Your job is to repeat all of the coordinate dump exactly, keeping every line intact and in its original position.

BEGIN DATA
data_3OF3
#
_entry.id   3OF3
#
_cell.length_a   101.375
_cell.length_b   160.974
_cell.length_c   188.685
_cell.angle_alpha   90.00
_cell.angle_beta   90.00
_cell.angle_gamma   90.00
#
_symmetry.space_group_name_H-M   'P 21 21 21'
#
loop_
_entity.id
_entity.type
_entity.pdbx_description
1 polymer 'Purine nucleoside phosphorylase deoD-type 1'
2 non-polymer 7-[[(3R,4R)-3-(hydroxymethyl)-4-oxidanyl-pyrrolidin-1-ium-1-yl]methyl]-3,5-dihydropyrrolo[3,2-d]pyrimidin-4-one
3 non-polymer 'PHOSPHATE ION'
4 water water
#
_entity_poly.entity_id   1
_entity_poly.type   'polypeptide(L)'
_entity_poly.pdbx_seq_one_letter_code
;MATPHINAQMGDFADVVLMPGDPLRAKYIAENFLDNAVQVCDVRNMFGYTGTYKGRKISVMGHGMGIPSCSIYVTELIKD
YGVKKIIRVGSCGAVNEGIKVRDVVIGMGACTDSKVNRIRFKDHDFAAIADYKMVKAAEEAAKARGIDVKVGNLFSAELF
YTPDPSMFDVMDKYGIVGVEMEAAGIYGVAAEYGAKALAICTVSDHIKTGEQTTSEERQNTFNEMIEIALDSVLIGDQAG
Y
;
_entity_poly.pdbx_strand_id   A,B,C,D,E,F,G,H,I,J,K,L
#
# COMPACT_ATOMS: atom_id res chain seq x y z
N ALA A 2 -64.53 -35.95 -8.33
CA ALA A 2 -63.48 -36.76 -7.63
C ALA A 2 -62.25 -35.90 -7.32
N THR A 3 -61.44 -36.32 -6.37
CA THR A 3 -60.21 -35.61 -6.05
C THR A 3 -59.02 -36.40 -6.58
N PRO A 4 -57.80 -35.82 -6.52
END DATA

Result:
data_3OF3
#
_entry.id   3OF3
#
_cell.length_a   101.375
_cell.length_b   160.974
_cell.length_c   188.685
_cell.angle_alpha   90.00
_cell.angle_beta   90.00
_cell.angle_gamma   90.00
#
_symmetry.space_group_name_H-M   'P 21 21 21'
#
loop_
_entity.id
_entity.type
_entity.pdbx_description
1 polymer 'Purine nucleoside phosphorylase deoD-type 1'
2 non-polymer 7-[[(3R,4R)-3-(hydroxymethyl)-4-oxidanyl-pyrrolidin-1-ium-1-yl]methyl]-3,5-dihydropyrrolo[3,2-d]pyrimidin-4-one
3 non-polymer 'PHOSPHATE ION'
4 water water
#
_entity_poly.entity_id   1
_entity_poly.type   'polypeptide(L)'
_entity_poly.pdbx_seq_one_letter_code
;MATPHINAQMGDFADVVLMPGDPLRAKYIAENFLDNAVQVCDVRNMFGYTGTYKGRKISVMGHGMGIPSCSIYVTELIKD
YGVKKIIRVGSCGAVNEGIKVRDVVIGMGACTDSKVNRIRFKDHDFAAIADYKMVKAAEEAAKARGIDVKVGNLFSAELF
YTPDPSMFDVMDKYGIVGVEMEAAGIYGVAAEYGAKALAICTVSDHIKTGEQTTSEERQNTFNEMIEIALDSVLIGDQAG
Y
;
_entity_poly.pdbx_strand_id   A,B,C,D,E,F,G,H,I,J,K,L
#
# COMPACT_ATOMS: atom_id res chain seq x y z
N ALA A 2 -64.53 -35.95 -8.33
CA ALA A 2 -63.48 -36.76 -7.63
C ALA A 2 -62.25 -35.90 -7.32
N THR A 3 -61.44 -36.32 -6.37
CA THR A 3 -60.21 -35.61 -6.05
C THR A 3 -59.02 -36.40 -6.58
N PRO A 4 -57.80 -35.82 -6.52